The Republicans Abroad Israel branch condemned the Haaretz newspaper on Tuesday for misleading readers by giving the impression that an overwhelming majority of Israelis saw US President Barack Obama as “fair and friendly” toward the country.
Both the English and Hebrew editions of Friday’s Haaretz led with the headline “Poll: Most Israelis see Obama as fair, friendly toward Israel.” The English edition elaborated near a picture of Obama that “69% say Obama is fair and friendly.”
The story itself gave no numbers but its lead said that “a sweeping majority of Israelis think his treatment of this country is friendly and fair.”
The English edition contained no graphics distributing the actual numbers, either online or in print.
The print and online versions of the newspaper’s Hebrew edition, however, included a graphic indicating that just 18 percent of respondents considered Obama “friendly” toward Israel, 3% less than the 21% who called the president “hostile” to the Jewish state.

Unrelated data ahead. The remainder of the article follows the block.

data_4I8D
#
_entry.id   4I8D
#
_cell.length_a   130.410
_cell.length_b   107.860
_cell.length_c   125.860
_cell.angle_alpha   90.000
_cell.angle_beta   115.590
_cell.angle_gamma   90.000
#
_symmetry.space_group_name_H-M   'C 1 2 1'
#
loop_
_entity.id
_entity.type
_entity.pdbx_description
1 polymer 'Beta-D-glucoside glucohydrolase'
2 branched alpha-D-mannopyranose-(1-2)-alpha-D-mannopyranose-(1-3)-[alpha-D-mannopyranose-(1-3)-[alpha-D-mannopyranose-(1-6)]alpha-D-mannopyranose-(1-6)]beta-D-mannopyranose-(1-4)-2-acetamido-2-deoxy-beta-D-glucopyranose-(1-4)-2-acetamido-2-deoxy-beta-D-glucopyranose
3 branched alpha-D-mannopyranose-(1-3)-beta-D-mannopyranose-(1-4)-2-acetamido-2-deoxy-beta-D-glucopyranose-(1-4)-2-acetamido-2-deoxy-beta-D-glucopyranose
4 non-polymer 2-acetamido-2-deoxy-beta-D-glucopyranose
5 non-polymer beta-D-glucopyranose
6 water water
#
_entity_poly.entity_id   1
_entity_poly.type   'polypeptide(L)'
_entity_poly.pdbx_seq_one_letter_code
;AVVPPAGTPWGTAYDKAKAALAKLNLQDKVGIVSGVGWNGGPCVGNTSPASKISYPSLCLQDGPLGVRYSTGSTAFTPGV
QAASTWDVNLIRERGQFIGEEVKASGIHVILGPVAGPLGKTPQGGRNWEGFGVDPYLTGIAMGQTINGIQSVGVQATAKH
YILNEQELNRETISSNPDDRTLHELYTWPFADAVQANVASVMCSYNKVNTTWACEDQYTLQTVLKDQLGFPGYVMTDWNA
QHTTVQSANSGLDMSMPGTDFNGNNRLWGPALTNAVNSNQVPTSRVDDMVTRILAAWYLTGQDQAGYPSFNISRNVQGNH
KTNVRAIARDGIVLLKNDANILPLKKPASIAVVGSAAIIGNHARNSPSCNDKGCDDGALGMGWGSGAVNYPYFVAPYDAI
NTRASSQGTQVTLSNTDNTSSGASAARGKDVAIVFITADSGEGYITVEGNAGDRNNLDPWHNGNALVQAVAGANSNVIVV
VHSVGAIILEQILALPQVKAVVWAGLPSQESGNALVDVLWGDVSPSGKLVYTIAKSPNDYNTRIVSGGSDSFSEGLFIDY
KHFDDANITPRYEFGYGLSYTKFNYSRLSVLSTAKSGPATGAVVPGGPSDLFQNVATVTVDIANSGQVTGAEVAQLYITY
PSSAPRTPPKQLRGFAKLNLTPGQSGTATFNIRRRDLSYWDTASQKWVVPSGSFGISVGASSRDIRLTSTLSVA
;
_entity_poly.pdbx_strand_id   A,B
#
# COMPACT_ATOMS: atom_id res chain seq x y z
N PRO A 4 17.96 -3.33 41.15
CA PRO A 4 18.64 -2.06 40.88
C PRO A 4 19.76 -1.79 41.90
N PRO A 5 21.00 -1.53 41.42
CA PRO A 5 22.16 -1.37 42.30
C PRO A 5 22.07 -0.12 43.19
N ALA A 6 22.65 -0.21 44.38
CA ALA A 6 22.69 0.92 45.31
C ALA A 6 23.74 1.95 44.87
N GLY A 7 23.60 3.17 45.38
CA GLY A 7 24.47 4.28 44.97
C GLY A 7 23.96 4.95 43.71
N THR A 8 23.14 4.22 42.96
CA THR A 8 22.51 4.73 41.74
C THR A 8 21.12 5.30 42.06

Ten percent did not know, and 51% defined Obama’s approach to Israel using the Hebrew word “inyani
,” which can be translated as matter-of-fact or businesslike, but not as fair.
Republicans Abroad co-chairman Kory Bardash said he figured the numbers must have been wrong when he saw the poll, because Obama had fared so poorly among Israelis both in the November 2008 election and in many polls since then. He said the treatment of the poll called into question the newspaper’s credibility.
“The poll numbers could not have improved so much at a time when
American Jewry from across the political spectrum were condemning Obama
for overreacting in his administration’s attacks on Israel,” Bardash
“It is scandalous that the newspaper became a mouthpiece to push the
agenda of the Obama administration. The numbers in the poll more
accurately reflect the numbers of the Haaretz
editorial board than the general public in Israel.”The Jerusalem Post
reported Monday that Haaretz
’s pollster, Tel Aviv University Prof. Camil Fuchs, called the way the results of the poll were presented “misleading.” Haaretz
English Edition editor Charlotte Halle responded that “Haaretz
published a fair and accurate representation of the survey conducted by Prof. Camil Fuchs at the request of Haaretz
. Any attempt to claim otherwise by another newspaper is false.”
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